No birds means no bird dog, so using live birds is a critical part of any training plan. Used properly, pen-raised birds and pigeons give you far more predictable reactions and results than wild birds.
By George Hickox
Simply owning a fine custom-fitted shotgun doesn’t necessarily make someone a good shooter. It takes practice, which requires shotshells. No shells + No practice = Lack of success. The same type of thing applies to gundogs. You can buy the best-looking pup from the “winningest” line of pointing, flushing or retrieving dogs there ever was, but if that pup doesn’t see birds and receive proper training, it will never become an excellent partner in the field. No birds + No training = Lack of success.
When it comes to effective dog training, guaranteeing the outcome is always a good goal. Choosing which species of birds to use and planning when and how to use them are important factors in formulating a sound training program. It is not simply a case of tossing out any old bird in any old location. It takes no more time to train effectively than to train ineffectively.
Wild birds are fantastic in helping develop integrity and honesty in a pointing dog and in teaching any breed how to be a more successful hunter. However, even if an owner lives in a wild-bird-rich environment—as I do in North Dakota in the summer/early fall and in Kansas in the late fall/winter—it is necessary to incorporate pen-raised birds and pigeons into the training routine. There is a right time and a wrong time to incorporate wild birds into a viable program.
In the early stages of introducing a dog to birds, it is important to guarantee success. If a dog, no matter what age, has not been exposed to birds and has not learned to continue questing, the dog likely will not be very successful at finding wild birds. Any wild bird you encounter has managed to beat foxes, coyotes, hawks and bobcats and to avoid becoming table fare. Such a bird is a survivor and is a tough adversary for the inexperienced dog. The inexperienced dog likely will be unable to beat this bird one on one. It is possible that a dog that continually fails in the early stages of learning will become a quitter and give up trying to produce birds. Additionally, a dog that is not finding feathered quarry may become interested in “trash scent,” such as that of squirrels, chipmunks, rats, rabbits, deer and so on. If every time the dog is in the hunting arena (in a training situation) it finds gamebirds, the dog is much less likely to focus on trailing trash scent.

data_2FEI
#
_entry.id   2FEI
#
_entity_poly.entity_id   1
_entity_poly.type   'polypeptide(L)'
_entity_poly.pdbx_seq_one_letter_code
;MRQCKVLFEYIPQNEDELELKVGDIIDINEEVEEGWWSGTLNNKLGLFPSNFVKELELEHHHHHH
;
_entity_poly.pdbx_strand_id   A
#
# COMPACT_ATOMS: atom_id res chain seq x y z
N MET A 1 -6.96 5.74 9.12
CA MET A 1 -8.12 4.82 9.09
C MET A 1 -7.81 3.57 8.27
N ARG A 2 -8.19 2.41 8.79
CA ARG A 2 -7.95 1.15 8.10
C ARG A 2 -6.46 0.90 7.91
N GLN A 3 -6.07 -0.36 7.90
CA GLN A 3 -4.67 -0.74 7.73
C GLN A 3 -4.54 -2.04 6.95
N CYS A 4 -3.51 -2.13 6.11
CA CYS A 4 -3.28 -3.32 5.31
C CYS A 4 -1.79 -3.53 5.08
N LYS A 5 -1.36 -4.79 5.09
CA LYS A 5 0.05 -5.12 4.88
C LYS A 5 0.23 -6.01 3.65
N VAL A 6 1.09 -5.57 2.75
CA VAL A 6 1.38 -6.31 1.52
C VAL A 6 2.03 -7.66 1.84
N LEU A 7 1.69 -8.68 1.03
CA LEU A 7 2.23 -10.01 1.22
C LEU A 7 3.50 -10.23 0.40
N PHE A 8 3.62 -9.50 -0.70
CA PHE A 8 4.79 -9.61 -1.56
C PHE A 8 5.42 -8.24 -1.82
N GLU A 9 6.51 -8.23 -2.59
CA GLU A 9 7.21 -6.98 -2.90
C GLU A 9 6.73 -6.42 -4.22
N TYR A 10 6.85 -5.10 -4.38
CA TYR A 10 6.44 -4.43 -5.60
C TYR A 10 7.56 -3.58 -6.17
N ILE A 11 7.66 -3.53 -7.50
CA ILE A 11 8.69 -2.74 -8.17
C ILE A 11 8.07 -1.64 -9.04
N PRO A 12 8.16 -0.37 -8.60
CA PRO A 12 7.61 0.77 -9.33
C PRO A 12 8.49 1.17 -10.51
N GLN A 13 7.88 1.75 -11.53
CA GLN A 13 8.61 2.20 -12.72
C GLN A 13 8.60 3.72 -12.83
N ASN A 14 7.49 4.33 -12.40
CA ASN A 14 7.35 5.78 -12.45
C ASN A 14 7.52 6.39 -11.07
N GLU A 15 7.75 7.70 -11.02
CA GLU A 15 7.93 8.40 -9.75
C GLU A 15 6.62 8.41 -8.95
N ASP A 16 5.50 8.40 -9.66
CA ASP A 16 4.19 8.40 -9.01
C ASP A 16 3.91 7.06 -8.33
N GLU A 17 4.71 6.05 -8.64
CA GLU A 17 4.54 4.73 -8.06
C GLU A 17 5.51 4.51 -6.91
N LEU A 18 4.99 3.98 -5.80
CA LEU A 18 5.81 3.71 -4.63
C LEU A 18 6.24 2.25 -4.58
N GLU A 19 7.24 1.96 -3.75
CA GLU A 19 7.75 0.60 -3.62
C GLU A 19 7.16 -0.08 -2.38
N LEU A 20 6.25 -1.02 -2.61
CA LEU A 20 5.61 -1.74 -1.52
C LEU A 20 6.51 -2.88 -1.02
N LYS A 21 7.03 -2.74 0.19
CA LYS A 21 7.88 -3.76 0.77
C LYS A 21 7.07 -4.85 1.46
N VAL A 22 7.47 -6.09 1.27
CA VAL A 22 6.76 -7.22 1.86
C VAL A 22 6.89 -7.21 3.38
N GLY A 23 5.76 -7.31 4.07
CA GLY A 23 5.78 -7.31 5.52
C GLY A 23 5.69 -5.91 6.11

This is why in the beginning I use pen-raised birds and put out enough birds to ensure that the dog will have bird contacts. The dog does not have to find every bird. It just has to find some. This way the dog begins expecting to find birds every time it is cut loose in the field. It believes that there are birds out there somewhere and makes an effort to find them. The dog will be rewarded for its effort and will be motivated to repeat what works.
Before exposing a dog to the flush, however, I try to ensure the outcome through preparation. I begin with a locked-wing pigeon. You can place a piece of Velcro around a pigeon’s body and wings or lock the wings together behind the bird’s body so the pigeon will not be able to fly. A pigeon is the best bird to use if the wings are to be locked, as the wings of quail and chukar do not stay locked as readily because of their shape.
I first tease the dog with the lockwing, and then I toss the pigeon a short distance. This is not a retrieving game. I simply want to ensure that the dog has no apprehension with a bird that cannot flap or flush as well as to develop prey drive. I break the bird introduction into steps in order to prevent a possible bird or flush problem. If the dog is not comfortable with birds and shows any apprehension, the training will be difficult if not impossible. I don’t like throwing the dog into a situation where a flush may scare it and give me something to fix. (And everything cannot always be fixed to the degree that more advanced training can be accomplished.)
Once I have determined that the dog has no apprehension with a lockwing pigeon, I introduce it to the flush. I like to dizzy a pigeon and toss the bird in full view of the dog. I restrain the dog until the pigeon is up and able to fly. This takes only a few seconds. I then release the dog. The dog should charge to the bird, and when the pigeon flushes, I want to see that the dog has no apprehension and eagerly chases the bird flying away. I do not restrain the dog from chasing at this point, as I want to develop intensity and bird drive.